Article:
The Amazon rainforest is “approaching a point of no return under the effect of climate change and could turn into an arid desert within half a century,” Agence France Press (AFP) reported this week.
The Amazon’s tipping point would allegedly be reached once 35 percent of its surface forestation is lost, the report suggested. Currently, some 20 percent of the rainforest — with an area of 2.1 million square miles stretching over seven countries — has been lost since 1970 to make room for growing soybeans, palm oil, and biofuels or for cattle farming.
“Humanity needs to prepare for changes far sooner than expected,” said the study’s lead author Simon Willcock of Bangor University, and the Amazonian ecosystem could tip as soon as next year.
Willcock cited recent fires in the Amazon and Australia to suggest that many ecosystems are “teetering on the edge of this precipice.”
Professor Thomas Lovejoy of George Mason University and Carlos Nobre of the University of São Paulo concur with the results of the study, CNN reported, warning that the Amazon rainforest is “teetering on the edge of functional destruction” and that the point of no return where the rainforest starts drying out and turning into a savannah is “at hand.”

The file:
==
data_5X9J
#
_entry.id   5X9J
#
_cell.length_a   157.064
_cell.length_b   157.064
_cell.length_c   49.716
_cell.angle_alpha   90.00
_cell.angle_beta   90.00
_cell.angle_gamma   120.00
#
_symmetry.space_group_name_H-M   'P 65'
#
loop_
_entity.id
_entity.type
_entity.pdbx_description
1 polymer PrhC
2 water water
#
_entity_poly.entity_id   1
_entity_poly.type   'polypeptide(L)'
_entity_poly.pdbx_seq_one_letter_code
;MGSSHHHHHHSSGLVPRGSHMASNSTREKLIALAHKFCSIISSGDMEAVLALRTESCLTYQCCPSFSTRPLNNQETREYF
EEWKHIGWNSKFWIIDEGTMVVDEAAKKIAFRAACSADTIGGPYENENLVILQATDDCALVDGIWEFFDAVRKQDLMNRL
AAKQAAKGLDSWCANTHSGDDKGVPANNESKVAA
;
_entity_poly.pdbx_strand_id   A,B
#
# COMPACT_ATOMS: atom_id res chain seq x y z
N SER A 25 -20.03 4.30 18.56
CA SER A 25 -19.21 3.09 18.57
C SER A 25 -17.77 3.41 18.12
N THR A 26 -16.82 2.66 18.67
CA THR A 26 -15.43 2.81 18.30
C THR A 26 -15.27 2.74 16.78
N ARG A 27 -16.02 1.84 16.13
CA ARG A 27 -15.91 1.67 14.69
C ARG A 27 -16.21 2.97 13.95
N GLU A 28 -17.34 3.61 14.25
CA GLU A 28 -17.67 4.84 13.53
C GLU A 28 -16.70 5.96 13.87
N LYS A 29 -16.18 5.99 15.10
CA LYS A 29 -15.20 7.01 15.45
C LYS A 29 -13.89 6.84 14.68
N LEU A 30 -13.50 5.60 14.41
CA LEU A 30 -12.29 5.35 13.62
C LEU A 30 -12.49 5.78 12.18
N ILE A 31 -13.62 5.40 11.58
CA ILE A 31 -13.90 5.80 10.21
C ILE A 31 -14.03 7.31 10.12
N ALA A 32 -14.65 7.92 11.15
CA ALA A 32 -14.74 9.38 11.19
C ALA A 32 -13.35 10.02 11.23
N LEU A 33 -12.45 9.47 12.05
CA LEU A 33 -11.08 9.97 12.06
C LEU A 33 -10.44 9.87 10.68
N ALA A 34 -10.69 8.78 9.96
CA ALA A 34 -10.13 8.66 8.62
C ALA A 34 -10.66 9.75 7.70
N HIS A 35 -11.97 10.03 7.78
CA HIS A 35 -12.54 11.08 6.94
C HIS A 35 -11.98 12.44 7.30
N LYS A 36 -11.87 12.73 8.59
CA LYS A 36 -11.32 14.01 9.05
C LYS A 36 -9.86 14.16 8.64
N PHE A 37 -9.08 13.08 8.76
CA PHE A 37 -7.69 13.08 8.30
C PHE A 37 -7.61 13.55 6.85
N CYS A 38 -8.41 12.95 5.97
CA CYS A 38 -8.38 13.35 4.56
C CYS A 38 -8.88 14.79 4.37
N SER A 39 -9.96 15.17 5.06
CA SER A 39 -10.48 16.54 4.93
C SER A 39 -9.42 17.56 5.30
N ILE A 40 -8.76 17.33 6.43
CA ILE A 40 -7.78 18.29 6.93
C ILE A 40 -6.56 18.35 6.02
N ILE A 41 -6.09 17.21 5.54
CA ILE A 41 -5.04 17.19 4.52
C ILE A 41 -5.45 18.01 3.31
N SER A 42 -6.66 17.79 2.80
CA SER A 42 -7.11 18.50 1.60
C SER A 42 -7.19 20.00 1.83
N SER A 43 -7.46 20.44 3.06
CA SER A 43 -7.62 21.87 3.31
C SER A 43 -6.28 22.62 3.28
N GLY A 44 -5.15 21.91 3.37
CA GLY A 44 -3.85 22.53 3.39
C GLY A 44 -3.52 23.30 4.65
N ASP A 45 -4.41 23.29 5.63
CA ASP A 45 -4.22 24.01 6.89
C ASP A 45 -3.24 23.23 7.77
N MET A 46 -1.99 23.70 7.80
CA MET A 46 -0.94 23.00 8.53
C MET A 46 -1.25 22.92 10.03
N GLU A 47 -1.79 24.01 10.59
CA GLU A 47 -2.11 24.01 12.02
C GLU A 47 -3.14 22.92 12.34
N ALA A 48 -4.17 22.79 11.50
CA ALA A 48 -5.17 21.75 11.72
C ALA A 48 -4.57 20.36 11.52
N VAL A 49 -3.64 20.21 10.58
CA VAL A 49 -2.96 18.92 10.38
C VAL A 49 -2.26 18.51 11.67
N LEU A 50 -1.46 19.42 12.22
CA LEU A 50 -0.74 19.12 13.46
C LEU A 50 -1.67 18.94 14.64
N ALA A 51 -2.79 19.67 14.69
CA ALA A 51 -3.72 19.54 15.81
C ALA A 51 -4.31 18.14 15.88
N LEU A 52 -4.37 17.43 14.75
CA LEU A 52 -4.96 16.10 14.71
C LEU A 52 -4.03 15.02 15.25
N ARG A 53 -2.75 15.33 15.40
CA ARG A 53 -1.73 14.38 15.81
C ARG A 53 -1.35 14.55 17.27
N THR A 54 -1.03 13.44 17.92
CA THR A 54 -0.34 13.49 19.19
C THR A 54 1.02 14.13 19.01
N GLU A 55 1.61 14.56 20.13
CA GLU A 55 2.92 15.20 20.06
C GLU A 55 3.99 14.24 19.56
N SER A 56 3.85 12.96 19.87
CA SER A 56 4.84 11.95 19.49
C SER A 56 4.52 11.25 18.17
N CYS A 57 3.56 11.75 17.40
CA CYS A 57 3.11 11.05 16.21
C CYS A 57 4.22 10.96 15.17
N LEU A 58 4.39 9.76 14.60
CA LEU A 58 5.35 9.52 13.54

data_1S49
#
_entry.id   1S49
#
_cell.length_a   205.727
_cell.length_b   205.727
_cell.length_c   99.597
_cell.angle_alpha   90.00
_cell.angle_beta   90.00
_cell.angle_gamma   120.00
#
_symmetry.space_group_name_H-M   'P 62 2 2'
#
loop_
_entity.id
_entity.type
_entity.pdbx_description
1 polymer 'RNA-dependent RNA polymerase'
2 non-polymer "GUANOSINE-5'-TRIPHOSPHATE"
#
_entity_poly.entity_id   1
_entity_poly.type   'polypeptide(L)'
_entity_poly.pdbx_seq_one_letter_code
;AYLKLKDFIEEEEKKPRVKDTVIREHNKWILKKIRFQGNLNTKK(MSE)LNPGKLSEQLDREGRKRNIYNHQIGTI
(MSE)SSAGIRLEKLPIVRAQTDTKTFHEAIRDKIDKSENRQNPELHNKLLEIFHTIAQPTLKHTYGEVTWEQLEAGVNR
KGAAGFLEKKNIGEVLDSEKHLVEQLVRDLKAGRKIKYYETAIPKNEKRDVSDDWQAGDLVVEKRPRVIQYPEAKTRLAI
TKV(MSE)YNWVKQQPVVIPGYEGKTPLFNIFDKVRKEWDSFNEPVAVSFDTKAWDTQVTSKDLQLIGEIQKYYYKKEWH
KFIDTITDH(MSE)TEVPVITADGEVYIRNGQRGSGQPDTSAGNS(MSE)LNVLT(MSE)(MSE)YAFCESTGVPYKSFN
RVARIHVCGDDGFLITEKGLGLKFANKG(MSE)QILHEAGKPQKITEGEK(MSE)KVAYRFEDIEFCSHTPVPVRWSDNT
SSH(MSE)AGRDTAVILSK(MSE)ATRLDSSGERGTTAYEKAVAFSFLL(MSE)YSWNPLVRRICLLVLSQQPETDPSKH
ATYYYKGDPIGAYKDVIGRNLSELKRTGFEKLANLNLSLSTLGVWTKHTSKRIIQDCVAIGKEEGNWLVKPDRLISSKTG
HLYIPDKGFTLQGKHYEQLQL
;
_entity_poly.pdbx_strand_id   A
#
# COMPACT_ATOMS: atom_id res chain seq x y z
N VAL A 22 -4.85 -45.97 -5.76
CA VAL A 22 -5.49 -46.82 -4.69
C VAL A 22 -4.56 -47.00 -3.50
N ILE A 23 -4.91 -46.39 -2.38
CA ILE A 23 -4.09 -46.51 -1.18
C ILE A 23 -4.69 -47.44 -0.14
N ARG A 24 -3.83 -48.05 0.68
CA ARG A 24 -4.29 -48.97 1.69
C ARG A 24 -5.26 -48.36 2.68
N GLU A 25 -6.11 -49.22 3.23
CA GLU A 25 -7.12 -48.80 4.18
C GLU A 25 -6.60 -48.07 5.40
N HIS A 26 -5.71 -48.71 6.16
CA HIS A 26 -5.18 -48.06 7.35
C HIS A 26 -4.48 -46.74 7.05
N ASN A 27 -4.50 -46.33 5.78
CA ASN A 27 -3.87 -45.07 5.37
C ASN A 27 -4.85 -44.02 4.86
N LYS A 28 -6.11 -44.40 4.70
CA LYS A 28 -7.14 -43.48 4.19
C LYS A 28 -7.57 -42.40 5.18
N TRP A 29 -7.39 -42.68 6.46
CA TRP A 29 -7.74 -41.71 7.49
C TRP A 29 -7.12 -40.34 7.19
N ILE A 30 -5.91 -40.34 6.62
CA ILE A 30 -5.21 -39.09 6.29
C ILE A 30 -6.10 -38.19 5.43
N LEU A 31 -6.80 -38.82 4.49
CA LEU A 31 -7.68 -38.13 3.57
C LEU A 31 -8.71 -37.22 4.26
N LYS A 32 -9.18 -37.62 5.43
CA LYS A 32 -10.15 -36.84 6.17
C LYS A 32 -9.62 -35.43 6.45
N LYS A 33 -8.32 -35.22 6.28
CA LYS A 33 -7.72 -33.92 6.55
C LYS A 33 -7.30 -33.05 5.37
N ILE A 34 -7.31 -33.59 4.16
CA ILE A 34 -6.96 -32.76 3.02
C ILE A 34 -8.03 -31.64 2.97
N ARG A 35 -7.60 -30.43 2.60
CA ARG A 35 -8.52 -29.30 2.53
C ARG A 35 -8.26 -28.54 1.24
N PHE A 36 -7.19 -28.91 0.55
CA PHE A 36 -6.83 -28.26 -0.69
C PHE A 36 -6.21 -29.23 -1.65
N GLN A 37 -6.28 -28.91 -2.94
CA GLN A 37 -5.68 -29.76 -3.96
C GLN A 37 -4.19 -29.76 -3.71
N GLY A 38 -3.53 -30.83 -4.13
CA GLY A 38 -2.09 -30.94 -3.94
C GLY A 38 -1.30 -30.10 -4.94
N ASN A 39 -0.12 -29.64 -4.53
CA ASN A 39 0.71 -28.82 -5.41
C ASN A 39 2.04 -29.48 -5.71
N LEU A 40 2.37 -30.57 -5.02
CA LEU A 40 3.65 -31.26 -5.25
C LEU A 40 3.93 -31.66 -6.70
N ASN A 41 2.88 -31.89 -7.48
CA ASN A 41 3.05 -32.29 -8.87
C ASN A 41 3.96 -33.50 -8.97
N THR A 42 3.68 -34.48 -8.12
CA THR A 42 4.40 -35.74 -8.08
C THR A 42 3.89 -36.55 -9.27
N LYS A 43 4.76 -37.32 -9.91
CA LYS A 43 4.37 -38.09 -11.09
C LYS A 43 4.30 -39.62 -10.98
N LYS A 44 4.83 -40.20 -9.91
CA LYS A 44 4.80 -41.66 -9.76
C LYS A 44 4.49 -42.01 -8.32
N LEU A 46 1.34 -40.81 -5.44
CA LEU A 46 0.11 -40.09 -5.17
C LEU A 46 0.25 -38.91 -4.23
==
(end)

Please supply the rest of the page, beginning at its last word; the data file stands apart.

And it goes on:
The regional droughts of 2005, 2010, and 2015-16 “could well represent the first flickers of this ecological tipping point,” they said.
According to John Dearing, who took part in the study, manmade climate change is aggravating the destruction of ecosystems.
“When you add in additional stresses like pollution, deforestation, overgrazing, overfishing, the fact that you’ve got this stress in the background just magnifies the chance that the systems could actually collapse quite quickly,” Dearing said.